If you take a good look at that little strip of green on top of that building, you’ll see that it’s actually a forest, and it’s floating 1000 feet above Taiwan’s skyline. This forest is actually sitting on a blue glow of anti-gravity beams (NAH, I’m just kidding). Ladies and gentlemen, I give you the Taiwan Tower, a banyan tree-like structure designed by Tokyo-based architect Sou Fujimoto, a giant steel superstructure that may become the most surreal piece of engineering ever seen. It was selected as the first prize winner for the Taiwan Tower International Competition in 2011, and it reflects on Fujimoto’s philosophy of Primitive Future, as the “21st Century Oasis” that aspires to be a model of green architecture for the future generations of buildings.
These renderings give you an idea of how innovative, strange and wonderful this thing will be.The tower strives to embody the 21st Century spirit of Taiwan, similar to how the Eiffel Tower embodied the 20th Century spirit of Paris. The tower will stand above the city at the southern tip of Taichung Gateway Park, which is part of the former Taichung (Shuinan) Airport site.
The project is comprised of two main elements – the grand structural steel frame and the roof-top garden. Inspired by the Taiwanese Banyan tree, the structural steel frame creates a shaded, semi-outdoor space as it encases the site. The steel frame consist of perimeter columns, inner columns, intermediate columns, spiral beams and roof beams; all of them circular at 800 millimeters in diameter and hollow. Simultaneously, the roof-top garden floats 300 meters above, representing the richness of beauty and nature of Formosa (Divine Island). The Taiwan Tower would also consist of renewable energy systems and passive design techniques such as the aforementioned green roof, rainwater harvesting, solar hot water panels, wind turbine, photovoltaic cells, ground source heat pump, desiccant air-handling unit and natural ventilations by Solar Stack Effect.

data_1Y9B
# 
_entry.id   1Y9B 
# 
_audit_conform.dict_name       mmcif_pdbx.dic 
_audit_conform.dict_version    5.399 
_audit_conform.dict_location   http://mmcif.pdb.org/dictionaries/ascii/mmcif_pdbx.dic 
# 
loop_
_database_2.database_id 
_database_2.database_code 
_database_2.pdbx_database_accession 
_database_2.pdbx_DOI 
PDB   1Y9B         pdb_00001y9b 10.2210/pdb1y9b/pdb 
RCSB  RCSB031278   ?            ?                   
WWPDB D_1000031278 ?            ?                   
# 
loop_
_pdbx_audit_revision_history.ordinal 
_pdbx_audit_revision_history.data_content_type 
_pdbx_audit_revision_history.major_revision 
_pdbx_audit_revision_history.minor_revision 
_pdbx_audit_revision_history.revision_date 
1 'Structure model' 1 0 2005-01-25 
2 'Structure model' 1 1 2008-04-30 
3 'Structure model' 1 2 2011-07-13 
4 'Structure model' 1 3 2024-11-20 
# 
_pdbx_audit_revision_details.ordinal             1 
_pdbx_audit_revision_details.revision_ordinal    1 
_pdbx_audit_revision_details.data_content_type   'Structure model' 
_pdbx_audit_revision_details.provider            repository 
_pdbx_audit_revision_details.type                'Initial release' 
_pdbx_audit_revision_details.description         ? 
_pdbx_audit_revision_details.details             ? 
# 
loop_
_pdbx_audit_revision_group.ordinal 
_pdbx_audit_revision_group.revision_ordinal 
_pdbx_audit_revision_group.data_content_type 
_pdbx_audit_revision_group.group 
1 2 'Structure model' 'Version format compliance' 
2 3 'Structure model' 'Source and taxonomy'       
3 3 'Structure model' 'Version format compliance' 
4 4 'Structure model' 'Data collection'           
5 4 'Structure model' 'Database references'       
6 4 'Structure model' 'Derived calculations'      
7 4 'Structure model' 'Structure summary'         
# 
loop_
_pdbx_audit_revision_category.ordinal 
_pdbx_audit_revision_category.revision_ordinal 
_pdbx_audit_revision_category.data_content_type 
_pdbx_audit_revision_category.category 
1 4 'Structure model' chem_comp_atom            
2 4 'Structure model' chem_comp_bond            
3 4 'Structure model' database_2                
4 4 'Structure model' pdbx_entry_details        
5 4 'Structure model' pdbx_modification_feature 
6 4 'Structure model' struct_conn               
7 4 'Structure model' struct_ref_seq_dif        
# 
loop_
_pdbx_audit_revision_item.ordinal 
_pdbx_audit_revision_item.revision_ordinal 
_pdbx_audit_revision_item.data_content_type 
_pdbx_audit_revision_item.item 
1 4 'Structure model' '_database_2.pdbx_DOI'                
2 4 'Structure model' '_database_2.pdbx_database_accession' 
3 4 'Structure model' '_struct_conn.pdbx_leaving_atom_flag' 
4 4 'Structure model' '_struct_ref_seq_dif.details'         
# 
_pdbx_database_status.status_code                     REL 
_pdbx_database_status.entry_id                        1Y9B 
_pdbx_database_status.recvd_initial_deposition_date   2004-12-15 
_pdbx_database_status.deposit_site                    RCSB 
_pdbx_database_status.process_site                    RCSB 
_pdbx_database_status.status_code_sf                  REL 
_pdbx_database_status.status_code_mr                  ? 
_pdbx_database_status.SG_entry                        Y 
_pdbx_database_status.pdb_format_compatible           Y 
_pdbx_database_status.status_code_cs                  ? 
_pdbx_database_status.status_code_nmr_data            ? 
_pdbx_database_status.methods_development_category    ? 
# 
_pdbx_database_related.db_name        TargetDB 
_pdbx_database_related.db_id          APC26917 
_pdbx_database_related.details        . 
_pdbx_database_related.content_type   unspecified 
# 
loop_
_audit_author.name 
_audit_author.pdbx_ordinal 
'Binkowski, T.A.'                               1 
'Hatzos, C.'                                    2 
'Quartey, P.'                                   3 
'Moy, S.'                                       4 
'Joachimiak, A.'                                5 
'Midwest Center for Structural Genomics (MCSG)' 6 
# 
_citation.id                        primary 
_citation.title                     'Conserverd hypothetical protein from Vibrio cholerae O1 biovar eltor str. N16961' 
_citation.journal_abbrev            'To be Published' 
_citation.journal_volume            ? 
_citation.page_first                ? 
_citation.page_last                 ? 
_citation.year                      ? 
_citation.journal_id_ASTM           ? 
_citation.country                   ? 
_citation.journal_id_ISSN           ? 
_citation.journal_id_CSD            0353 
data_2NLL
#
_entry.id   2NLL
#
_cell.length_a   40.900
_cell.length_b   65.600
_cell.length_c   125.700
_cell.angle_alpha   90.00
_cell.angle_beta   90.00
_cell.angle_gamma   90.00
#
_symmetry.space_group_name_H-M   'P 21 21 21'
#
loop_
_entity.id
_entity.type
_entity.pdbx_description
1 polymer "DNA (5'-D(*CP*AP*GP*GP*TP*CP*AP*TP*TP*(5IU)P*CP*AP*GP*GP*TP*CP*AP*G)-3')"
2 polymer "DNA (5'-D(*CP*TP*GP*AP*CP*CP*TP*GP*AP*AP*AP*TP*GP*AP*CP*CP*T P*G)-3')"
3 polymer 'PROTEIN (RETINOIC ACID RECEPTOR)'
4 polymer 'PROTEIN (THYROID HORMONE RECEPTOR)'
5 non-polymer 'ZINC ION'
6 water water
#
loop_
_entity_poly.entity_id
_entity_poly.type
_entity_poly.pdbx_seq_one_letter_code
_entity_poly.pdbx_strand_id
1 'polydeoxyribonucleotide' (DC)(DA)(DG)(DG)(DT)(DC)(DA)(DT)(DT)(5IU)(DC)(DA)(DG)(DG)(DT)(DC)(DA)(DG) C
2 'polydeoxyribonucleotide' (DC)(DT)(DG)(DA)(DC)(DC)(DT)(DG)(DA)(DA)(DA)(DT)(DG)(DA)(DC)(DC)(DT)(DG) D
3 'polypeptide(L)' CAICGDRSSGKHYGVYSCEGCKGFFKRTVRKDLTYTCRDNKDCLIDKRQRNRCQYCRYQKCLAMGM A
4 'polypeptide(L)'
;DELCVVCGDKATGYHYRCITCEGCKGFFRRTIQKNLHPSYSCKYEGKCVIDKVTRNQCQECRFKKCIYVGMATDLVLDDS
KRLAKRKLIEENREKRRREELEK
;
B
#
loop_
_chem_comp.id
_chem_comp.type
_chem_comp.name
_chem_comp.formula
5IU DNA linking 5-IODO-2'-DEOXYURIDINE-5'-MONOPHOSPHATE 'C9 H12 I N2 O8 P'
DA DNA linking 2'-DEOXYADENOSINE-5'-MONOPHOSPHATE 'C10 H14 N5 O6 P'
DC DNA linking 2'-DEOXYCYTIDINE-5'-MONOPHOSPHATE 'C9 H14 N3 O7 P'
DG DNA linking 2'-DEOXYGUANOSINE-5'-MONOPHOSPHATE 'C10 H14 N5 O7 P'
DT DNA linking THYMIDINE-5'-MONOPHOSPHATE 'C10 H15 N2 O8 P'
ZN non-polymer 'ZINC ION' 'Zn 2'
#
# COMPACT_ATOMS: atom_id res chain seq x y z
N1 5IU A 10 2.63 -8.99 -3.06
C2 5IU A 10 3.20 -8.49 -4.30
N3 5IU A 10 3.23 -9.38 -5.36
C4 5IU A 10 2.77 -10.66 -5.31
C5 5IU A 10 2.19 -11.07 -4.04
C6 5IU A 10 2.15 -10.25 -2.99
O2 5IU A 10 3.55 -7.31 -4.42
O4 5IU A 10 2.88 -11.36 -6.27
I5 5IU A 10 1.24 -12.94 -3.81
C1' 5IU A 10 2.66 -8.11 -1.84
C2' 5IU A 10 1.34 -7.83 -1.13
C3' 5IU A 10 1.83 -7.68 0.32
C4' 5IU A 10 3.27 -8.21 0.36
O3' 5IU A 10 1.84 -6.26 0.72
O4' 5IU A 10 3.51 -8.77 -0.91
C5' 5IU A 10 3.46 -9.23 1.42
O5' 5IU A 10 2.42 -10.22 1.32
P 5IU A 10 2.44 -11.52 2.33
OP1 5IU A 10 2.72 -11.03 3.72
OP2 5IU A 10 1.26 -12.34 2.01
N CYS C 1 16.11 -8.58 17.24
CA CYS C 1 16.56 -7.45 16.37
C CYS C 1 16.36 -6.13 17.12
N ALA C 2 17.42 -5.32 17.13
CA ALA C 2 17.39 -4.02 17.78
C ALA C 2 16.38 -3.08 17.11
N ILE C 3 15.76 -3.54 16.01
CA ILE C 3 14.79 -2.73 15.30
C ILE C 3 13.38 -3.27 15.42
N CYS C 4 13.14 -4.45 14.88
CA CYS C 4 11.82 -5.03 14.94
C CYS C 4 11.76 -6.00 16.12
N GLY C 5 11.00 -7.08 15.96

Fujimoto’s tower would pass in and out of view against the daytime sky and the glare from the sun, while at night a series of programmed lighting effects will light the structure and allow it to “disappear” into darkness of the night sky. If this soon-to-be LEED Gold project — with a $220 million price tag — is approved, it should be completed by sometime in 2017.